As I got a little older, one of my biggest influences was a teacher I had my sixth grade year. Mrs. Meier-Fisher. She had us read some really beautiful literature and she gave us some great writing assignments. I was on cloud nine when she read one of my pieces to the class as an example. (I’ll bet!) She had us read some of the great Hoosier writers and I fell in love with Gene Stratton Porter.

Gene Stratton Porter(Indiana poet and novelist Gene Stratton Porter)

One of my Grandma Beaty’s favorite books was her novel, A Girl of the Limberlost, and when I read it I was in love with it too. I also really loved James Whitcomb Riley, another Indiana author who had become a great poet. In seventh grade I read Gone With the Wind and loved it as well. I discovered that anything historical was right up my alley, fiction or non-fiction alike.

James Whitcomb Riley(James Whitcomb Riley)

I am still very much a Midwesterner, although I have lived in Utah for the past twelve years. I like things simple and uncomplicated. I love being home with my family as much as possible, and I miss the green landscape and beautiful stretches of empty land. I would love an acreage, but land here is very expensive and every space is taken up with houses. Gone are the cornfields and soy bean fields that stretched for miles.

ME:  When did you first know you wanted to be a writer, and what brought about that realization?

TRACY:  When I was a kid, I loved paper. Before I could even write I spent a great deal of time “writing” cursive loops, although none of it was actually words. In third grade I wrote a tall tales story for a school wide competition and was hooked when I was one of the winners.

I did a lot of creative writing in high school, but then I got married and had children and didn’t have a lot of time for writing. When I turned thirty, I told my husband that it was a dream of mine to write a novel and so I began and I kept at it and somehow managed to finish the thing. That was my first novel KEEPING KELLER.

Keeping Keller 1

ME:  Why did you move to Utah at 19? And if it involved college, how did your college studies impact the kinds of things you write today?

TRACY:  I moved to Utah because I wanted an adventure. I moved to Utah because I wanted to see what it was like to be surrounded by people who were like me and not be the odd man out for once. (I know exactly what you mean. That’s why I went to Utah after high school in Beirut.) It was fun to be able to go to parties and to have social events where I knew I would be welcome. I enjoyed dating and being independent. I missed my family very much, but also was happy to be experiencing new experiences.

ME:  What type of writer do you aspire to be, and which writers have influenced you the most?

TRACY:  My goal is to try and make people feel something when they read my writing. To invoke a reaction, to get people to relate on some level to the story or the characters would make me a happy character.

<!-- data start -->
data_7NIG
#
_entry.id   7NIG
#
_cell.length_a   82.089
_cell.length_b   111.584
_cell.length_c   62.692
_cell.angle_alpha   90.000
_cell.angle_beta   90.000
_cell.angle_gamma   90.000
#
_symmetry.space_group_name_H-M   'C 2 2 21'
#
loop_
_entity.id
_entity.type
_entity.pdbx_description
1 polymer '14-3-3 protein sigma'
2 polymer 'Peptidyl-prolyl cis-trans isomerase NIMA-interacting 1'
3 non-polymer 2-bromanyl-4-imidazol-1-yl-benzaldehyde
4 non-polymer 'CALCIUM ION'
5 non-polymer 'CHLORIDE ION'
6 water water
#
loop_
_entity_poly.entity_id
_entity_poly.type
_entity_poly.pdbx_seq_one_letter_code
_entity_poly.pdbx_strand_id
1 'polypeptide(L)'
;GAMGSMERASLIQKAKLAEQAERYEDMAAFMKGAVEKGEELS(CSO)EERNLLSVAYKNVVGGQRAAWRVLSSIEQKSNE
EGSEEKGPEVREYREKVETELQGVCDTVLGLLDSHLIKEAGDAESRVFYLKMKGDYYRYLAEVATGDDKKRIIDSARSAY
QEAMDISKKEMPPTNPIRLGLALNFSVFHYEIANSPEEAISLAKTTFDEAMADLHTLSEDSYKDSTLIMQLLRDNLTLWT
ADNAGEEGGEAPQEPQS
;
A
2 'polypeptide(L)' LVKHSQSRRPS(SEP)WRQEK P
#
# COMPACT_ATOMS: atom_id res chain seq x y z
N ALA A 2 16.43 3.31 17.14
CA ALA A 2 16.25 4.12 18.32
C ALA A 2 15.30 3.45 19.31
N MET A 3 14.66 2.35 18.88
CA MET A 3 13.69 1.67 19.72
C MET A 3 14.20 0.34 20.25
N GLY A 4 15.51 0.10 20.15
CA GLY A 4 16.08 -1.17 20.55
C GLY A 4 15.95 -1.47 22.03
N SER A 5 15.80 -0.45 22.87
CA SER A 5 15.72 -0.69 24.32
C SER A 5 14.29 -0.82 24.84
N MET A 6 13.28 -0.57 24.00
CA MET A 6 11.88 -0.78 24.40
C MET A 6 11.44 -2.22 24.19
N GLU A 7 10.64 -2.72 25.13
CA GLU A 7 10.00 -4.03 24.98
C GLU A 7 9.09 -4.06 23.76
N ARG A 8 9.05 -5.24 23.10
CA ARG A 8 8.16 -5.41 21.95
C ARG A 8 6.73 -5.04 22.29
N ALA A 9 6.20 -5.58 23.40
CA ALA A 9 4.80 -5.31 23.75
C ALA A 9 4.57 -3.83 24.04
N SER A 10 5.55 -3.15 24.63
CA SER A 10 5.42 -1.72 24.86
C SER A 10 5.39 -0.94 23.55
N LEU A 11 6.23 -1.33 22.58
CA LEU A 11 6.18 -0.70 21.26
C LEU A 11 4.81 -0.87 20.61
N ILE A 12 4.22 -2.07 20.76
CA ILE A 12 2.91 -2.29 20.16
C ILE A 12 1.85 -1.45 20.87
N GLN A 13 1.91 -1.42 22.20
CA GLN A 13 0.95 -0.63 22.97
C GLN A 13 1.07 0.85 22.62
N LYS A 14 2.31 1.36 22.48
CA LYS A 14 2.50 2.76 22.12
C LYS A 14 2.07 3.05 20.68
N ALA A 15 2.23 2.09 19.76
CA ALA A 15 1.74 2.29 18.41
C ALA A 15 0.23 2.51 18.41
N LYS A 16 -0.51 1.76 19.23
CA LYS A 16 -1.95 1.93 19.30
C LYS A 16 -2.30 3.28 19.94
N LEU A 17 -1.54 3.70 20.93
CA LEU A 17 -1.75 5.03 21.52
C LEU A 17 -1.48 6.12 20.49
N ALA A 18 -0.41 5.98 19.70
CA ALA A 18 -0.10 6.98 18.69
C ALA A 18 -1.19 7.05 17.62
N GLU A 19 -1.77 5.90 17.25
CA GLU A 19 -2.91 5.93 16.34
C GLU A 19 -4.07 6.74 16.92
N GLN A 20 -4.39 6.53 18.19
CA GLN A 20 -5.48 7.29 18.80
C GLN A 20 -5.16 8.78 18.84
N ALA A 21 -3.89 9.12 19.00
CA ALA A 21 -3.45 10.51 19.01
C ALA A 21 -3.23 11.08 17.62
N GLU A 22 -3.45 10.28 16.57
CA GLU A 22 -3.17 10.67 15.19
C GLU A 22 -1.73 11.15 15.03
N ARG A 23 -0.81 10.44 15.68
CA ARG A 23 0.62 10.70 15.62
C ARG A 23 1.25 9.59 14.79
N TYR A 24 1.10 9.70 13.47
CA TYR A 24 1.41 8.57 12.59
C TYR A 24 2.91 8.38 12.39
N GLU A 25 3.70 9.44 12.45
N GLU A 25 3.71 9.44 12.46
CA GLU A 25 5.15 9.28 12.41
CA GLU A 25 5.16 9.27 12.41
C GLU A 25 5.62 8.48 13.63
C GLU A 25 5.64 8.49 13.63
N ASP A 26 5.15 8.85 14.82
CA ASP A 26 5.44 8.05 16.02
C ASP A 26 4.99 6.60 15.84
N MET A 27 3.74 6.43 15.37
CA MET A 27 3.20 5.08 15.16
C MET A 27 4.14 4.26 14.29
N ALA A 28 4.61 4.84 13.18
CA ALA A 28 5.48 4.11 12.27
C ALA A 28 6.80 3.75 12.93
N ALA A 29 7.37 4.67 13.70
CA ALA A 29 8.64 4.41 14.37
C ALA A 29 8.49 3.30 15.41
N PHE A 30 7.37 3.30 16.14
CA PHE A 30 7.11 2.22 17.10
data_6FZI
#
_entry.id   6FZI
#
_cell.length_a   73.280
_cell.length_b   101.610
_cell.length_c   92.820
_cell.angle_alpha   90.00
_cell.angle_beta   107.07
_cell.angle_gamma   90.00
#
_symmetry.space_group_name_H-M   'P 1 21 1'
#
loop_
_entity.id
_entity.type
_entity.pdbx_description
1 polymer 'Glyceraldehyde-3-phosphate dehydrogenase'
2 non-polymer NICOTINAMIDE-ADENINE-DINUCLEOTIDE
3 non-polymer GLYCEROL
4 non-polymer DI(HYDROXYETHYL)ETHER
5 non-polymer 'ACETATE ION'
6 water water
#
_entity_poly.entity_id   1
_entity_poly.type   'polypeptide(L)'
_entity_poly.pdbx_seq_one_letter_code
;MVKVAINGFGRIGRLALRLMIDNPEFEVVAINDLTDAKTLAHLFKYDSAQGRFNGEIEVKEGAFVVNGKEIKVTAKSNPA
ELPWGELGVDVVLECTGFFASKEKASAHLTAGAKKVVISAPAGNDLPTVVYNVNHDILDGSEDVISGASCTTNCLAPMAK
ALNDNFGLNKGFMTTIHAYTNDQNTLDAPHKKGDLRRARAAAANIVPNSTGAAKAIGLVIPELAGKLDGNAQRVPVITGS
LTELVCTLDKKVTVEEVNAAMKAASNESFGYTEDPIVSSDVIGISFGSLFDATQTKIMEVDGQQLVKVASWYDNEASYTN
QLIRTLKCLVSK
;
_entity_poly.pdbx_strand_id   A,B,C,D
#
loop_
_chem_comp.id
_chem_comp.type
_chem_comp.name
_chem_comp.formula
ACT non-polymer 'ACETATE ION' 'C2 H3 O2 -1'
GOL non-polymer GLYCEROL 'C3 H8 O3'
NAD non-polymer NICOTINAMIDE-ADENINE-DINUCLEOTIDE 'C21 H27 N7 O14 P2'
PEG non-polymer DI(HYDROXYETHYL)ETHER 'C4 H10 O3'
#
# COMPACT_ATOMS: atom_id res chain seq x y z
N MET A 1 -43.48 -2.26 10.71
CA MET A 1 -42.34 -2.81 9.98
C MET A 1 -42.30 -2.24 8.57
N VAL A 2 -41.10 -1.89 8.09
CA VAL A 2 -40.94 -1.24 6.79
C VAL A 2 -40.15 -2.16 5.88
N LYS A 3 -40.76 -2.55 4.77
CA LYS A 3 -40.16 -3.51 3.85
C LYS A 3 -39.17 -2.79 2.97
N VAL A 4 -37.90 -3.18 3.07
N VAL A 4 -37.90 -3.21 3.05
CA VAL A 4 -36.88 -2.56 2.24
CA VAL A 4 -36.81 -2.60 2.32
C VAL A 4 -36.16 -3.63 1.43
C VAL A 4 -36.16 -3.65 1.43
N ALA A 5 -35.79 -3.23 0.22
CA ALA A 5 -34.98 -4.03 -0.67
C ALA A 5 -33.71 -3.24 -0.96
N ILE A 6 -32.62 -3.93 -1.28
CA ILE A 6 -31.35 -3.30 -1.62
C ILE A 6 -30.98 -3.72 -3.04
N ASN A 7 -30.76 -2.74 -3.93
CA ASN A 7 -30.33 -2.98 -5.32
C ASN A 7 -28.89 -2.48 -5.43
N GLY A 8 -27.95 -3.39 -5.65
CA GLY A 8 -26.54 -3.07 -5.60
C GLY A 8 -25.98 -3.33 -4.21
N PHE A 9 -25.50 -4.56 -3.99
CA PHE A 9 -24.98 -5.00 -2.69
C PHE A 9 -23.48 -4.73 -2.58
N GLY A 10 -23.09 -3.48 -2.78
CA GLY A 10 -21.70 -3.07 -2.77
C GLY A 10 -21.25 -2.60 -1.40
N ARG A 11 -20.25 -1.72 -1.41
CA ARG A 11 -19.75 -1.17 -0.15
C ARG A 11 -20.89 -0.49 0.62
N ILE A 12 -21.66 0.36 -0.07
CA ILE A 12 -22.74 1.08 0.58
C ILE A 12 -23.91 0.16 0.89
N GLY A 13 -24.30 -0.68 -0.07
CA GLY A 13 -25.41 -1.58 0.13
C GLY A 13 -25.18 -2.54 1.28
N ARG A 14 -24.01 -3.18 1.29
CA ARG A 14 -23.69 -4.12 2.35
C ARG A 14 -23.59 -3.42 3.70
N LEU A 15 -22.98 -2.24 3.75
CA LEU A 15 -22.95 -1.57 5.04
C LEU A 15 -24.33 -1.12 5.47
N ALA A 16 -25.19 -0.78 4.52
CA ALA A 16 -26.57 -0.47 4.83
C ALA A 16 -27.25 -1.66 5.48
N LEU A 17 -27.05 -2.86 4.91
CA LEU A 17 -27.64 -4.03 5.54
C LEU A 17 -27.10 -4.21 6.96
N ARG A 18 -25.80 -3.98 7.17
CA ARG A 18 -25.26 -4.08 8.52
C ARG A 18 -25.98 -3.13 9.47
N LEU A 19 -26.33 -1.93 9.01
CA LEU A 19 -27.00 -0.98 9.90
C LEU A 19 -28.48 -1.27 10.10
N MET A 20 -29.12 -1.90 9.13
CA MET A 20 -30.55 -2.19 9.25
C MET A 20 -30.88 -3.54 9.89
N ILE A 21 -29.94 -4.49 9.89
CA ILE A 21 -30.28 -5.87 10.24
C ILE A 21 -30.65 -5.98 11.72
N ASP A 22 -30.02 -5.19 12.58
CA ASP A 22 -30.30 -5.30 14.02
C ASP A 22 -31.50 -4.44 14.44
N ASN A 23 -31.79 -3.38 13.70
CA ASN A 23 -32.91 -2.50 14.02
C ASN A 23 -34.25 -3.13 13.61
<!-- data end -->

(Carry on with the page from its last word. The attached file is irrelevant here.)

I love classic literature and I enjoy historical fiction. It’s hard to say who has influenced me the most, because I have read so many quality books by so many awesome writers. My favorites are the books that leave me feeling haunted… I just can’t forget the characters or the storyline. As I stated before, I love A Girl of the Limberlost, but I also loved Gone With the Wind and A Tale of Two Cities. More recent books that I enjoyed were The Forgotten Garden and The Secret Keeper by Kate Morton.

Kate Morton(Australian author Kate Morton)

While many great authors have inspired my work, I also attribute my writing style to the themes I know best. Motherhood, marriage, and my relationships with friends and my family (thanks Mom and Dad) are themes that are always reoccurring in my writing, because that is what I know best.

(And it shows.)

ME:  Strangely enough, I’d forgotten we were both Whitney Finalists in 2008 in the General Fiction category for our first novels, KEEPING KELLER (yours) and THE RECKONING (mine). (That’s why your title sounded so familiar to me.) As an awards program, what do the Whitneys mean to the LDS writing community in general and to you, personally?

Whitney Awards

TRACY:  I think it’s great that there is a forum for LDS writers. I thought it was a wonderful honor and was very excited to be involved when I was a finalist. It is difficult to be seen or stand out in a field where anyone can publish and the market is saturated with books, both good and bad. This gave me the opportunity to be seen, which is any author’s dream.

(Amen!)

ME:  We’ve both written novels based on our personal experiences with an autistic son. Please tell us a bit about KEEPING KELLER and how much of your son comes through in the book. Also, I’d love to hear the story of your son’s diagnosis and your reaction to it (and post a picture of you with him, if possible).